The Productivity Commission Caring for Older Australians inquiry released its draft recommendations earlier this year. A number of sound options to simplify and improve Australia’s aged care system were identified and have been welcomed by the majority of the aged care industry.
The proposed new funding model should see not-for-profit aged care providers operating in a ‘fairer’ market as the aged care system is steered towards more of a ‘free market’ model. Increased competition usually drives service innovation and choice, leading to an improvement in service delivery over time.
However, giving prospective residents more choice and increasing competition between facilities will have short to medium term negative impacts. Many smaller aged care providers do not have the resources needed to effectively respond to resident, family, staff and community enquiries or market their facilities.
They will face financial costs with preparing and adapting to the new system and may find it too hard to compete with the majors, possibly facing closure. Smaller aged care providers are extremely important to the communities in which they operate as they hold invaluable links to community groups, have strong embodied local knowledge and provide specialist services such as dementia care which are sometimes avoided by profit focused companies.
The proposed Australian Seniors Gateway Agency and Australian Aged Care Regulation Commission are clearly required and will be set up to deal with enquiries. However, aged care providers are still likely to receive the lion’s share of resident, community and family enquiries. Our experience is that many providers, even some of the larger non-profit organisations, do not have well structured and staffed communication functions and, even when they do, often the focus is on fundraising not customer service and community education. Questions will also flow to key community partners such as the Council on the Ageing, a key partner with well established channels through which to reach community members.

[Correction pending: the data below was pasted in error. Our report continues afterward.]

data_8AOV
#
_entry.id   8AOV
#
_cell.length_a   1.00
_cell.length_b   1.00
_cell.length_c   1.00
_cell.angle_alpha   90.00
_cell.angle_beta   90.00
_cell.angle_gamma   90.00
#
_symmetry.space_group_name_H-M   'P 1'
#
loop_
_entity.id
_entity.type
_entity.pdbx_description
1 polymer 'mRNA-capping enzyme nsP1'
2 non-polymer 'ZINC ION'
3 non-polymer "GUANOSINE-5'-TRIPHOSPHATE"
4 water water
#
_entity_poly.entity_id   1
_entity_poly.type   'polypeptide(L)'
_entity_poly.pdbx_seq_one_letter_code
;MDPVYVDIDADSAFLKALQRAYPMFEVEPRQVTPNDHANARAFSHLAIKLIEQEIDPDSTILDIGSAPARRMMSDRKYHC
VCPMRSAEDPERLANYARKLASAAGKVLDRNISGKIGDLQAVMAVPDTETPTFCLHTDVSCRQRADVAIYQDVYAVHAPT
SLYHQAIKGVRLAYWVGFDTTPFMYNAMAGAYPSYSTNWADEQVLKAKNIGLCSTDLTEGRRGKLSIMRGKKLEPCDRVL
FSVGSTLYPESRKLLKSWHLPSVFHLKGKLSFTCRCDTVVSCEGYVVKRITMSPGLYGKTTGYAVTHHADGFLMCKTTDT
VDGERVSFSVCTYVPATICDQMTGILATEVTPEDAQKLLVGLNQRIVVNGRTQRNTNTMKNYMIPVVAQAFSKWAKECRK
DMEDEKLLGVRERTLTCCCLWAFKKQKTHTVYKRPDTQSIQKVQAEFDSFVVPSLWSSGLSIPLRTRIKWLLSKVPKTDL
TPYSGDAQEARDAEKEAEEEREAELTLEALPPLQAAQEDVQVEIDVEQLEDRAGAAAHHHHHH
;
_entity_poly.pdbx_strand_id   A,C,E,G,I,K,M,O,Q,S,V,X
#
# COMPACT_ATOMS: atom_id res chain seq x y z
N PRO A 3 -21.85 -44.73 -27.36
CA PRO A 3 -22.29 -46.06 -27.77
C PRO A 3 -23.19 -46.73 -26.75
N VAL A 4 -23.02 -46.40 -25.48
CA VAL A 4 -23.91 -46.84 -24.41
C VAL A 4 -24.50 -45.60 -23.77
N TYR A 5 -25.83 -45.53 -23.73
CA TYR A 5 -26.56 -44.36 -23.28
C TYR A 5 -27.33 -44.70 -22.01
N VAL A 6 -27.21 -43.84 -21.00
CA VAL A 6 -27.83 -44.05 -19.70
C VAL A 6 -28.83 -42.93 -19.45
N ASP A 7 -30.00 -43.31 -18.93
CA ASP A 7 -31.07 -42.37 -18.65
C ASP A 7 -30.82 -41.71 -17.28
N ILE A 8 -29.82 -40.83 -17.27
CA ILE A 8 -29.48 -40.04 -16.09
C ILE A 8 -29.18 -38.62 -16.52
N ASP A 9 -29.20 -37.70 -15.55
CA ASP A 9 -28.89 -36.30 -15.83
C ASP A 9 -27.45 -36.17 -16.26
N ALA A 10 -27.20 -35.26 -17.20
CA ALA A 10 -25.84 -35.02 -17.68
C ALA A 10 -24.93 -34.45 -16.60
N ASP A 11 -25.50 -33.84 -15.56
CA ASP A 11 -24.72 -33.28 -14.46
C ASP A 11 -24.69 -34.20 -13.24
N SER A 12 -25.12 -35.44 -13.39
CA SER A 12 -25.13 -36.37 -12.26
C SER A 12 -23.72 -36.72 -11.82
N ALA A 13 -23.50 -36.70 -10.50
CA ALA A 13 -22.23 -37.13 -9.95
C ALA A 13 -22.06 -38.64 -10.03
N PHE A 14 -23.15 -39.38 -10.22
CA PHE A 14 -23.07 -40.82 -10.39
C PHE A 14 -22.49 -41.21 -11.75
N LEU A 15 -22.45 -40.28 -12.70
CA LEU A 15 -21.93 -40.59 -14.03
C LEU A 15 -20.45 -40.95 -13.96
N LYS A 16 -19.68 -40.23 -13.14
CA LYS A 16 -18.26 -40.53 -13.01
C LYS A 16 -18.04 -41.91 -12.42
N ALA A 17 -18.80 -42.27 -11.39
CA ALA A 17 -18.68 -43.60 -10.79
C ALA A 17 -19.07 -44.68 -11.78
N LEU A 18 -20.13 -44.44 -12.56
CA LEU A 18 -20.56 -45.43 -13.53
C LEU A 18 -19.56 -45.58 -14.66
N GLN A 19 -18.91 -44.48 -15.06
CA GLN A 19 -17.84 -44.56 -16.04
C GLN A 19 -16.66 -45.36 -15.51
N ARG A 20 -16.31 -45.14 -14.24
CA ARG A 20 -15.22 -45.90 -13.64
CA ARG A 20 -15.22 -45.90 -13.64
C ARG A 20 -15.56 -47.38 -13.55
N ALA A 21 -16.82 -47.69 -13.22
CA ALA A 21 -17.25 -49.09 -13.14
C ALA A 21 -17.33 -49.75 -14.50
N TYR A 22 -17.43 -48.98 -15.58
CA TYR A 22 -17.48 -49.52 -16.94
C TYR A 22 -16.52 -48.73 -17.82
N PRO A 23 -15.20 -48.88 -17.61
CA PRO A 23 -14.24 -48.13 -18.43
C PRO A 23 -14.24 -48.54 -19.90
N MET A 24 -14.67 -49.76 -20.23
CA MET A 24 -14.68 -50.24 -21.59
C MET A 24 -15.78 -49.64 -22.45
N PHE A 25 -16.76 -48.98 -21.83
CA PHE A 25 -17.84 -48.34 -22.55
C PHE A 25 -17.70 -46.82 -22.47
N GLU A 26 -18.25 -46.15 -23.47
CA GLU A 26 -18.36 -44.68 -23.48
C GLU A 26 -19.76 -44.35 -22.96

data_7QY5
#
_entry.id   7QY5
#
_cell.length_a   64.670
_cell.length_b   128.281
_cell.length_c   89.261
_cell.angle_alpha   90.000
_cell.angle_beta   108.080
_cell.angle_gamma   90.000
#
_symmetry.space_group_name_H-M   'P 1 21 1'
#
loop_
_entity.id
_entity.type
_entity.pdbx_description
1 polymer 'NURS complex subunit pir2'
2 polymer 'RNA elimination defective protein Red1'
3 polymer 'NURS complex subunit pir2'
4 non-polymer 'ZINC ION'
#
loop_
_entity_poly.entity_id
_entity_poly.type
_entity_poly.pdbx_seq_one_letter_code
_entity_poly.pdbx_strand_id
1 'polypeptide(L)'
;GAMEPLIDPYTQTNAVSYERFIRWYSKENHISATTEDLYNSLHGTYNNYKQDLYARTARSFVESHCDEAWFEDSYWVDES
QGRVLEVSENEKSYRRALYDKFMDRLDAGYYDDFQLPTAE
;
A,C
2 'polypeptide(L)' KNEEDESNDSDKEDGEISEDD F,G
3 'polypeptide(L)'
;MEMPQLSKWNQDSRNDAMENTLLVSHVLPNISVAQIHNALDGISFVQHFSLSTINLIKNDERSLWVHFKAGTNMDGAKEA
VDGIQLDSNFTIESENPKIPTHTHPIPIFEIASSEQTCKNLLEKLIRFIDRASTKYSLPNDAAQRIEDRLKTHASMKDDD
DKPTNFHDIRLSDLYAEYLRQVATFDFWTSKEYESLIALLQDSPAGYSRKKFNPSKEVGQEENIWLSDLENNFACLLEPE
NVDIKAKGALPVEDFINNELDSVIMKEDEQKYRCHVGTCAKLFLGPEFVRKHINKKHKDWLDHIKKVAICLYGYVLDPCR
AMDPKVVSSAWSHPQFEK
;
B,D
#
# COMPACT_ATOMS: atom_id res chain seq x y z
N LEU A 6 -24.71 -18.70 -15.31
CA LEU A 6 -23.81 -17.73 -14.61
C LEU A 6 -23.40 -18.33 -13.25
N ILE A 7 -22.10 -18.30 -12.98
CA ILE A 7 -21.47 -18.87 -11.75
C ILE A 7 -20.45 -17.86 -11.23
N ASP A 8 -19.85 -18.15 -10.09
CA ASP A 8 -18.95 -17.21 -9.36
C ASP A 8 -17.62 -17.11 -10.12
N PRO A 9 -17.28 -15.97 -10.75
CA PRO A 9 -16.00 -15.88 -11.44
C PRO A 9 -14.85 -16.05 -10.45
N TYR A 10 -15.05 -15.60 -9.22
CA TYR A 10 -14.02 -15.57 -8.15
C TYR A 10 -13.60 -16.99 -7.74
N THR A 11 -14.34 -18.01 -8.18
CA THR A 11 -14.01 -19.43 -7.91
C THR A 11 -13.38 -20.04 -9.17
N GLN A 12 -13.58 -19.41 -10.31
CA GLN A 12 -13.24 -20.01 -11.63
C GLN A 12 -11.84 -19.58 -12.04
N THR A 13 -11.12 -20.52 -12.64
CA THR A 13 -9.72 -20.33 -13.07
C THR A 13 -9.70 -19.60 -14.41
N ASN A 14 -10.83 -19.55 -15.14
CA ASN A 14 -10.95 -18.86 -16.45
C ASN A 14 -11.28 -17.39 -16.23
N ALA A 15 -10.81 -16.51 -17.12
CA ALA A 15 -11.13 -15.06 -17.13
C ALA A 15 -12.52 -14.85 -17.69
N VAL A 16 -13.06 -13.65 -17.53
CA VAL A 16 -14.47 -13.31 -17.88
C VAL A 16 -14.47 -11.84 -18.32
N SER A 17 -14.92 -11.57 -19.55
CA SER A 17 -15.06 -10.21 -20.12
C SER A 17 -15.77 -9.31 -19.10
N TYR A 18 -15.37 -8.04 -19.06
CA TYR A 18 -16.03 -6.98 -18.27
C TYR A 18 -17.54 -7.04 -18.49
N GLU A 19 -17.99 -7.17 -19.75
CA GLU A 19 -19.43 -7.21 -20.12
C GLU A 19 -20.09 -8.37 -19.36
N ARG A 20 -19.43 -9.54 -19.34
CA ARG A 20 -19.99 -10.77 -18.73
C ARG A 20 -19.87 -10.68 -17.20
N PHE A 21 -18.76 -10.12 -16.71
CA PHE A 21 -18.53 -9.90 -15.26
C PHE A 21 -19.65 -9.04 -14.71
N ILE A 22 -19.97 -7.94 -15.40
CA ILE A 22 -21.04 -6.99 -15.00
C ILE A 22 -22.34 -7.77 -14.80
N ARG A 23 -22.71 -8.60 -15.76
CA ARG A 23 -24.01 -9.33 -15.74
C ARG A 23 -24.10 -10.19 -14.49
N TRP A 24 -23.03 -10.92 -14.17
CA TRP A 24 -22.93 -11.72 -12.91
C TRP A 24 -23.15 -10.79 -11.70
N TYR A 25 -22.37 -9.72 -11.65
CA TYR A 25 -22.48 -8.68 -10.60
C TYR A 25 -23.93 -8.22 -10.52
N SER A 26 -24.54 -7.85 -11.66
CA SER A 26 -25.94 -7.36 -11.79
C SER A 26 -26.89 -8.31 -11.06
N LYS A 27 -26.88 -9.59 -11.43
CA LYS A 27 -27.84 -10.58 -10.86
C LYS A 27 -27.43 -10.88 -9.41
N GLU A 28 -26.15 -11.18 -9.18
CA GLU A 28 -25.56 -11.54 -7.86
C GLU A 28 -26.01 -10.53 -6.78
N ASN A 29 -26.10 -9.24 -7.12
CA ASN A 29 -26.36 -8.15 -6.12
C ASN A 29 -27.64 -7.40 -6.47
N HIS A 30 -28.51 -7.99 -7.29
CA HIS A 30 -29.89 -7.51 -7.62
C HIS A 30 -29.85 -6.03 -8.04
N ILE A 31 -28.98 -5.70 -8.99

If the Commission’s recommendations are adopted by the government, it must recognise the need for extra resourcing and training of provider personnel, supported by a targeted public education campaign, during the implementation stages.
Ellis Jones has submitted its concerns and recommendations to the Commission who are currently collecting feedback on the report. We aim to highlight the impacts of recommendations put forward by the Productivity Commission from a marketing and communications perspective and have included recommended resourcing needs to ensure a smooth transition period for aged care providers, government and residents.
Facility marketing is also going to become increasingly more important as competition grows. Ellis Jones has developed a Facility Marketing Model which seeks to determine catchment areas, popular community groups and customer preferences just to name a few, to ensure the most sophisticated approach to attracting, admitting and building relationships with residents and families.